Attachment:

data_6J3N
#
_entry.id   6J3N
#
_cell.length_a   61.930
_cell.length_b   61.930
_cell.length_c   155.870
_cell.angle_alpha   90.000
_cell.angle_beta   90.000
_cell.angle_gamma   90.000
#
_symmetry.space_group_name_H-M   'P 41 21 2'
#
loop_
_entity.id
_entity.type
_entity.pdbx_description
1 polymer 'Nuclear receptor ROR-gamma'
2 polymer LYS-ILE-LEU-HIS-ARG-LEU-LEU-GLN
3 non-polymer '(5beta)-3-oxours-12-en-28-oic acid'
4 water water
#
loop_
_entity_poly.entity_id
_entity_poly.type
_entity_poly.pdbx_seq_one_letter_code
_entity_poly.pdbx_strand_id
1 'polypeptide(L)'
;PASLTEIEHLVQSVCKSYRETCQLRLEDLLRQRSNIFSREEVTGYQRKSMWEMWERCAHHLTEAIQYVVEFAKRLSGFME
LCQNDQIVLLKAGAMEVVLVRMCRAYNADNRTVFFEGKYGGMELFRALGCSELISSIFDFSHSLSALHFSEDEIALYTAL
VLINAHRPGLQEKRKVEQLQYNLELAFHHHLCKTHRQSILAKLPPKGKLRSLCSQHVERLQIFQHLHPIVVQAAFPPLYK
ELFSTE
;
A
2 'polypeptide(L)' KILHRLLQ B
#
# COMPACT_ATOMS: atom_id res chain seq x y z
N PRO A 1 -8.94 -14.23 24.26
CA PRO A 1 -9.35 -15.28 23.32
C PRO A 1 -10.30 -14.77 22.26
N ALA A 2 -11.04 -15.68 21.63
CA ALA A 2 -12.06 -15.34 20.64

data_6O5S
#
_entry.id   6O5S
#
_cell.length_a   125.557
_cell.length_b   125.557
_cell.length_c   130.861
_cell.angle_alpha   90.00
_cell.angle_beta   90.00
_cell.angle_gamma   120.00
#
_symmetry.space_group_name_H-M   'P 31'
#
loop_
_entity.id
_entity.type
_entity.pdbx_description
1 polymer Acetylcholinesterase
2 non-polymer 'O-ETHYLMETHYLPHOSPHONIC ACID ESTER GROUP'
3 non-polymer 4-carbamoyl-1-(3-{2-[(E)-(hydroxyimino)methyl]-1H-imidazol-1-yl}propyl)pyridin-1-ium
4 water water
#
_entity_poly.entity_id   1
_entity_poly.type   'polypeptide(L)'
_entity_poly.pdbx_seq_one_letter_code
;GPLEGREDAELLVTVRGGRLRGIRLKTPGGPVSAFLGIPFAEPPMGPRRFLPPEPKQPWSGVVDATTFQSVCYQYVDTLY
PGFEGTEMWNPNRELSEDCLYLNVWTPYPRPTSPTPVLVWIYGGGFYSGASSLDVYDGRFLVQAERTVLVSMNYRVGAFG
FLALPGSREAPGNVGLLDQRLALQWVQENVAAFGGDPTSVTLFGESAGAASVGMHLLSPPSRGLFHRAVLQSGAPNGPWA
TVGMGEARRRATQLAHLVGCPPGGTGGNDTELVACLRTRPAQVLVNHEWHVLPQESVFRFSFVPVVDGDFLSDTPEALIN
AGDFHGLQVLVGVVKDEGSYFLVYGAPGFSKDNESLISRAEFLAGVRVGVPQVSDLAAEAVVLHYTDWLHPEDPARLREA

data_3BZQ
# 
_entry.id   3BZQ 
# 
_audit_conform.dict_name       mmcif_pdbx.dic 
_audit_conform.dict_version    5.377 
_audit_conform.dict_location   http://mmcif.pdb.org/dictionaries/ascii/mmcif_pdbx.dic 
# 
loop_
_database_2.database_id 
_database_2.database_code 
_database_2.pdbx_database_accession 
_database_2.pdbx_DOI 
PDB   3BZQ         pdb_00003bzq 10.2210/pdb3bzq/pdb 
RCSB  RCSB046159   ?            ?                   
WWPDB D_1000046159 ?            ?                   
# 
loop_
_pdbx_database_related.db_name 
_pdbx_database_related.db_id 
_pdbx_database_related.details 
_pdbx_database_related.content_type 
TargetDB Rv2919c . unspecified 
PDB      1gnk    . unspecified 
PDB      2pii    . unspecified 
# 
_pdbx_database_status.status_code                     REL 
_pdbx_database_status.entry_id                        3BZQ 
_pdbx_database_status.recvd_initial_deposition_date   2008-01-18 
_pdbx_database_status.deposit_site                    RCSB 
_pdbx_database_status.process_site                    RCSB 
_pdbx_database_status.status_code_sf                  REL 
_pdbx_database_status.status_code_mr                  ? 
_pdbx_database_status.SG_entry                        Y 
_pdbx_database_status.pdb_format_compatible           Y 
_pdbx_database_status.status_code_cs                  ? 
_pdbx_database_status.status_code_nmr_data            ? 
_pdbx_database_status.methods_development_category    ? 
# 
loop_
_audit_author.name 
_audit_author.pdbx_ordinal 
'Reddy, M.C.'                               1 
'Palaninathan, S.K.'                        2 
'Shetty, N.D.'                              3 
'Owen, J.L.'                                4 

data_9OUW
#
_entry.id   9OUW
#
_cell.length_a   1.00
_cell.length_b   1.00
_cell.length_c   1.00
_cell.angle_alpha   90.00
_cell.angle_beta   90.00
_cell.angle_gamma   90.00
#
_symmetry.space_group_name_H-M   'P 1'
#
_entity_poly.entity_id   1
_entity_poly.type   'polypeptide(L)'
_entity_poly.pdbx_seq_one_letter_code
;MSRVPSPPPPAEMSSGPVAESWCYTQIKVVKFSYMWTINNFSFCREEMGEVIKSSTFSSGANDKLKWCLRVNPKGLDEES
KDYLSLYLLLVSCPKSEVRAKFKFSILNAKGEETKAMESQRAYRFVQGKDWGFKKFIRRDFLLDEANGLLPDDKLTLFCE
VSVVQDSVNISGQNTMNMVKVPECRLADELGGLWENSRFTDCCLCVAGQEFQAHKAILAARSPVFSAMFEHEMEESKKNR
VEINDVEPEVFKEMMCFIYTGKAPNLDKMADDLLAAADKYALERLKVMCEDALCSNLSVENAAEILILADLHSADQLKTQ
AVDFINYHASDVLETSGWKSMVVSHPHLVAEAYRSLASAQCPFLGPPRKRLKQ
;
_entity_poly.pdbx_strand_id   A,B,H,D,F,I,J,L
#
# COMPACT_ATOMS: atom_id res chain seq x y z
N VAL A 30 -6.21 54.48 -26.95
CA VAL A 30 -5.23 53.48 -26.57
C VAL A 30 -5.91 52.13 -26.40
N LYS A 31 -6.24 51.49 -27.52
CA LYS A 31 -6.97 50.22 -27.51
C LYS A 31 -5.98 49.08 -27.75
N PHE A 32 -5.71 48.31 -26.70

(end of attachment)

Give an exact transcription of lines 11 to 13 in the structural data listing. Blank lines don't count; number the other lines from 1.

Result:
#
_symmetry.space_group_name_H-M   'P 41 21 2'
#